Apr 9, 2012

Mcleodganj - I

We are in a cheerful mood today since we are back from a nice weekend break in Mcleodganj / Dharamsala. As we have done in the past, we will duly document the trip in a few (ok, more than a few) words, partly for our own nostalgia trips sometime in the future, and partly to remind ourselves that we do need to take more such breaks. As some of you may recall, we use the ‘royal’ we (or the Bihari ‘hum’) whenever we are happy.

The genesis of the trip started in yet another mail written to our friends screaming “I NEED A BREAK!” in the middle of some really frustrating week. Considering that most of our weekends have been wasted in house hunting, and strenuously avoiding bride hunting, we were most assuredly in need of a break. Not just any 2 day back before you even started break, but a slightly longer one. And so, we mailed, proposed places, rejected them, held conference calls, negotiated over how many days can we take off and at one point, it looked as if this project will also stall like the many others which preceded it. But by some miraculous coincidence, 3 perfectly sane, well-educated, smart, professional people agreed to trade an eminently enjoyable long weekend for spending time to go on a trip with… ME! Makes us doubt the part about their sanity and their smarts. But what the hell, off we were, to the place of the Dalai Lama.

We landed in Delhi on Thursday and took a train to Chakki Bank. The train journey was made interesting by the fact that there were some 120 people sitting in the 3A coach that was clearly meant to seat half that number. And we (this time, I mean myself and the friend RK i.e. 2 people) had 1 reserved berth between us. Let’s just say that the TTE didn’t budge, and people in Jallandhar and Udhampur are still laughing at the memory of seeing two rotund guys trying unsuccessfully to fit into one 'side upper' berth. But we managed to reach Chakki Bank without incident, slightly groggy and promptly took a cab to Mcleodganj. And reached the Bhagsu at 6.30 am, only to be told that since the check-in time is 12.00 noon, we couldn’t be given the room. Whatthe! So, we placed our luggage in the room taken by the 2 other friends (let’s call them MT and SK, and let them choose whether they want to identify themselves with their blogger / twitter profiles) who had reached earlier, and set off for a walk.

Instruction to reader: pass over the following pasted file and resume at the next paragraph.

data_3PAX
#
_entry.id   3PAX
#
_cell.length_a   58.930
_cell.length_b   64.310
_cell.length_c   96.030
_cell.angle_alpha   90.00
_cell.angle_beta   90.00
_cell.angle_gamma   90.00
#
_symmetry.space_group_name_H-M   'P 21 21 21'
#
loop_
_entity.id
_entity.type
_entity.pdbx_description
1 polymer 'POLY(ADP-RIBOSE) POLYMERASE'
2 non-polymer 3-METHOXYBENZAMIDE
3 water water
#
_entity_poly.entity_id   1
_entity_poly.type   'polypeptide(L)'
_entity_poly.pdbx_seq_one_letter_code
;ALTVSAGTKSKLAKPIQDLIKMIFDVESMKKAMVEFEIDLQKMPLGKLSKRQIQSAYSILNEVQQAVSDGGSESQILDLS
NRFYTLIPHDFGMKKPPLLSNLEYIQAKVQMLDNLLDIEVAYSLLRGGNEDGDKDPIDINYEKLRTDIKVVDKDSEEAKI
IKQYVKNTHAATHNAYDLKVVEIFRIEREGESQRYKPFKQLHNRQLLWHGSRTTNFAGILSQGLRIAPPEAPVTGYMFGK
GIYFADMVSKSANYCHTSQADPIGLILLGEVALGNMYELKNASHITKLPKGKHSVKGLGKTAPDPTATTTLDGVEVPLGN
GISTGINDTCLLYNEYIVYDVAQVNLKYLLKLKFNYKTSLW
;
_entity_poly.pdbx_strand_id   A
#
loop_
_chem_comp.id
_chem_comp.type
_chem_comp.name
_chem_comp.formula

Only to be greeted by pleasant visuals of snow-capped peaks in the distance glimmering in the early morning rays. And air which didn’t smell of sweat and smoke. And greenery all around, as far as the eye can see. Truly Magical!

Our agenda for the vacation was very simple: Do Nothing. Except of course, eat a lot, laze around, chat and read a bit. And crack a few bad PJs. (The last item was only on one person’s agenda). So, we had a nice breakfast at the roof-top of a place called Jimmy’s Kitchen. Chocolate pancake (I like to indulge my sweet tooth at vacations… and at all other times) and French toast, with a majestic view of the mountains to go.

Most Indians vacationing in India have a minor flaw: they are what I call ‘checklist’ tourists. So, instead of soaking up the place and drowning in the majestic beauty of it all, they hop from one ‘must-see’ place to another, ticking items off a list which they would have copied from the some travel blog / journal / magazine. The routine usually consists of going to the place, creating a loud ruckus, littering a bit and posing for pictures focused on themselves while the really beautiful mountain / sunset / beach is hidden behind a group photo of all 27 people in the joint family posing together. I take this detour in my narrative not to criticize my countrymen, but to admit that we succumbed to the check-list mentality briefly (thankfully, without the loud noises or the littering).

And hence we set off to St. John’s church (chapel?). A nice, lovely stone building with stained glass windows and wooden ceiling, with tragic blots of ugly electric wires and weird white lights hanging about. It was Good Friday, and there was a sermon going on. The priest said “He sacrificed himself so that you may be absolved of all your sins” and I happily decided to commit some more sins by eating some more (gluttony) and lazing around (sloth).

From there, we caught a bus to Dal Lake (note, it is not pronounced like the food, more like Dull Lake). I still think they got the pronunciation right and the spelling wrong. If that rectangular hole with stinking, stagnant, green water was a lake, then my house in Mumbai is Buckingham Palace. There was a board that helpfully said people take a ‘holy dip’ in the lake, so I guess their collective sins made the place so dirty. If only the people had realized Jesus had already taken their sins. Poor, misguided souls.
And from there, we went to Talon De Naddi (or something like that). For a wonderful lunch again in the open with views of the mountains, mildly distracted by the cootchie-cooing firang couple in the next table. I am not judging, but the lady had her hair dyed pink, something that made my heart sink (Rhyme!).

(to be continued…)


  1. Ah I wish you hadn't succumbed to the checklist mentality.

    Could have known more about our countrymen.

  2. @ cmus:
    I could write a lot about our countrymen. But it won't lead to much. We are too self-absorbed n the greatness of our centuries-old tradition to notice our present-day shortcomings...